For contributions to numerical analysis and scientific computing, particularly concerning adjoint methods, stochastic simulation, and Multilevel Monte Carlo.

Philip E. Gill | University of California, San Diego (2014)

For contributions to numerical optimization, linear algebra, and software.

Graham M. L. Gladwell | University of Waterloo (2009)

For contributions to eigenvalue problems and their applications in vibration theory in engineering.

Leon Glass | McGill University (2009)

For contributions to the understanding of complex rhythms in cardiac and respiratory systems.

George J. Gleghorn | TRW Space and Technology, Retired (2009)

For contributions to the control of rockets and spacecraft.

James G. Glimm | State University of New York at Stony Brook (2009)

For contributions to operator algebras, partial differential equations, mathematical physics, and especially shock wave theory.

Roland Glowinski | University of Houston (2009)

For contributions to variational inequalities and fluid and solid mechanics.

Michel X. Goemans | Massachusetts Institute of Technology (2013)

For contributions to combinatorial optimization, and in particular to the design and analysis of approximation algorithms.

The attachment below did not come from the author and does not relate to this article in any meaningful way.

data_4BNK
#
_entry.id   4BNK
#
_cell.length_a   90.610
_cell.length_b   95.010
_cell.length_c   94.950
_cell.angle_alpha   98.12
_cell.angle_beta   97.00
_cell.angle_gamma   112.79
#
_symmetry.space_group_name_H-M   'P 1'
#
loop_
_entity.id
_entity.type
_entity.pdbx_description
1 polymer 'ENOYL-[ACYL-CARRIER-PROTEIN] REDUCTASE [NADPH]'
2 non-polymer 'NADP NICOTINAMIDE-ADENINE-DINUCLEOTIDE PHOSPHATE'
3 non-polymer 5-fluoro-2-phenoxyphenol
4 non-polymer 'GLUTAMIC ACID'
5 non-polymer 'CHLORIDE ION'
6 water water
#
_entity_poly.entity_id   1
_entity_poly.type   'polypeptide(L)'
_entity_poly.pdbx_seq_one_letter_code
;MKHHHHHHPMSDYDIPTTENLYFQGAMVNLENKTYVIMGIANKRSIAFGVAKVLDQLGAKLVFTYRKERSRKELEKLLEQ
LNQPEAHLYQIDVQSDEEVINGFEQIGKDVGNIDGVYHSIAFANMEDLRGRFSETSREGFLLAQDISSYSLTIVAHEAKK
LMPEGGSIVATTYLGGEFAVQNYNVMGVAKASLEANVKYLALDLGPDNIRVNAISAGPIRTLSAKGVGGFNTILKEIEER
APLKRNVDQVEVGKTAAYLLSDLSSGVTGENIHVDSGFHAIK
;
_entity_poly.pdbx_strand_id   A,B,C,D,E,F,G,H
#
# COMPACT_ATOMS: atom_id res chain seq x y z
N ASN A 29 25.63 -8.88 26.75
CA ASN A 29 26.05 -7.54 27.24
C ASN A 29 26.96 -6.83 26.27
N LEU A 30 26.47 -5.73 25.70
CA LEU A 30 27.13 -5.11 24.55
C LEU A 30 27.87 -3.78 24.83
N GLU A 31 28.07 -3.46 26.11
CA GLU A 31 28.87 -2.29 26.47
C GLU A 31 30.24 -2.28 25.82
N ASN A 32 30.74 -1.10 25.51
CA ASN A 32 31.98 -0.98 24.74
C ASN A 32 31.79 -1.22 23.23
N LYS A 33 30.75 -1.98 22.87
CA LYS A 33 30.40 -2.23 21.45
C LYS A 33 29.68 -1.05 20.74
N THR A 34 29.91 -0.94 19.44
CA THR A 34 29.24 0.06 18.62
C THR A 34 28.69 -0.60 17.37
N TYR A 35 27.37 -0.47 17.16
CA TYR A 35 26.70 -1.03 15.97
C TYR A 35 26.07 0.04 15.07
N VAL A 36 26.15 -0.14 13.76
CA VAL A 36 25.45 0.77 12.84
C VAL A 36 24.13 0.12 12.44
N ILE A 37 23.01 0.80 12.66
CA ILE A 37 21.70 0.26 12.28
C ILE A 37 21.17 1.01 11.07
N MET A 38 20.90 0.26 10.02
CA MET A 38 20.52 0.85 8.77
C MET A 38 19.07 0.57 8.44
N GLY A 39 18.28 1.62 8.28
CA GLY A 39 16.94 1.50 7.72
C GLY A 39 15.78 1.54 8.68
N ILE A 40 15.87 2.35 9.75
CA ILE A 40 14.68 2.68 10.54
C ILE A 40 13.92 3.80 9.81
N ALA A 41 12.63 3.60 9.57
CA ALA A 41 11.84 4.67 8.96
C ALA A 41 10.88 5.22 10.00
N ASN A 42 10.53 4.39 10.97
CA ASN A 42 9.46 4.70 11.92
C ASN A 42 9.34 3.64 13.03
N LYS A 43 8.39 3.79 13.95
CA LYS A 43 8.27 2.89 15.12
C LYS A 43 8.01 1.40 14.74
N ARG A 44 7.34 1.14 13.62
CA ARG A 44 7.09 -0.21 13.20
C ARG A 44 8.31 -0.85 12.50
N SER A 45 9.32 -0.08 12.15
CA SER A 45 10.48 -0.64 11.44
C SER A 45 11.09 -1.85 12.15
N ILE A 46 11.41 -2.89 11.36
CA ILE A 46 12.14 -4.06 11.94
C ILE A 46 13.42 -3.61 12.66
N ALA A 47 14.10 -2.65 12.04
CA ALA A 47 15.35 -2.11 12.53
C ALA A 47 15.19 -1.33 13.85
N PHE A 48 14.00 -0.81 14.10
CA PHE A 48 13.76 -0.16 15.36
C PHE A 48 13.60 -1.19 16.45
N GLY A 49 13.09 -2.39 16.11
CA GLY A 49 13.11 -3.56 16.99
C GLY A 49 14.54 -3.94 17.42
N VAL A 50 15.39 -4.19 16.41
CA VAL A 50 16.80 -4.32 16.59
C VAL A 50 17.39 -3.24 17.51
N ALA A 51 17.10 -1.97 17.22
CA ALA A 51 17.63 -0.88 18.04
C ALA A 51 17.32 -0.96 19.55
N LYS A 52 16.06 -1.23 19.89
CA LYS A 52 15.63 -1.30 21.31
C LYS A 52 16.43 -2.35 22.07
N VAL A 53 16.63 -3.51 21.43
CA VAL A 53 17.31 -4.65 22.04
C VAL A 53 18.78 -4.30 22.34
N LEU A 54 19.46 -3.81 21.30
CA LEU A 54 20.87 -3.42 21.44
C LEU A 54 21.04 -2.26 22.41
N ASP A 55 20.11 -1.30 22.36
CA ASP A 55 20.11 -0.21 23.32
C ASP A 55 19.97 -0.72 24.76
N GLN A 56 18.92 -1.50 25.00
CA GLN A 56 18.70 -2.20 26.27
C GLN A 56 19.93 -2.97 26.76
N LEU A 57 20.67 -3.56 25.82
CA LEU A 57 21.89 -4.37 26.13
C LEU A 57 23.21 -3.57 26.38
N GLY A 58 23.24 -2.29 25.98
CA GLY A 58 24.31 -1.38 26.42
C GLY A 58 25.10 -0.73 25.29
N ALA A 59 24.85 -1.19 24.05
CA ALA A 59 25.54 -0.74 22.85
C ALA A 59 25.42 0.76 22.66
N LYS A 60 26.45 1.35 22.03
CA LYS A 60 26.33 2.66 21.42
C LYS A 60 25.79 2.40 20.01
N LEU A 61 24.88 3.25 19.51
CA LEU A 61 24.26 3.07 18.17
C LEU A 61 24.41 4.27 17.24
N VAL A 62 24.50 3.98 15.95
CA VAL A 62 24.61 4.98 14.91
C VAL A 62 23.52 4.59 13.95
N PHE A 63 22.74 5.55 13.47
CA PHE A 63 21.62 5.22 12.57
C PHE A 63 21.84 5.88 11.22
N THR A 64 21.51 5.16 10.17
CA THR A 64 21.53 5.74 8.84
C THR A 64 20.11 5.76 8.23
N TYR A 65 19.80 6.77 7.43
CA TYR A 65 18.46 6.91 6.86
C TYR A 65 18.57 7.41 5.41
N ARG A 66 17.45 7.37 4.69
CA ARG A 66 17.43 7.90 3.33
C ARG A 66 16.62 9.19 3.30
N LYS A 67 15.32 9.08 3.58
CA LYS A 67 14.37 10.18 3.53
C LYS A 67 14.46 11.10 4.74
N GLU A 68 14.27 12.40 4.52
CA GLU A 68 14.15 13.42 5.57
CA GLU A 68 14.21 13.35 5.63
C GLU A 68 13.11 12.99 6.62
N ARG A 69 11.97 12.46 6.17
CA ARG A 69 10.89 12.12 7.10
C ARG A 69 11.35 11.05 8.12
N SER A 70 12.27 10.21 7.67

Israel Gohberg | Tel Aviv University (2009)

For contributions to operator theory.

Andrew V. Goldberg | Microsoft Research (2013)

For fundamental contributions in the design, analysis, and implementation of algorithms for network optimization problems.

Kenneth M. Golden | University of Utah (2011)

For extraordinary interdisciplinary work on the mathematics of sea ice.

Donald Goldfarb | Columbia University (2012)

For contributions to nonlinear, discrete, and convex optimization.

Solomon W. Golomb | University of Southern California (2014)

For contributions to coding theory, data encryption, communications, and mathematical games.

Martin Golubitsky | Ohio State University (2009)

For contributions to nonlinear dynamics and bifurcation theory.

Clóvis Caesar Gonzaga | Federal University of Santa Catarina (2009)

For contributions to interior point methods for continuous optimization.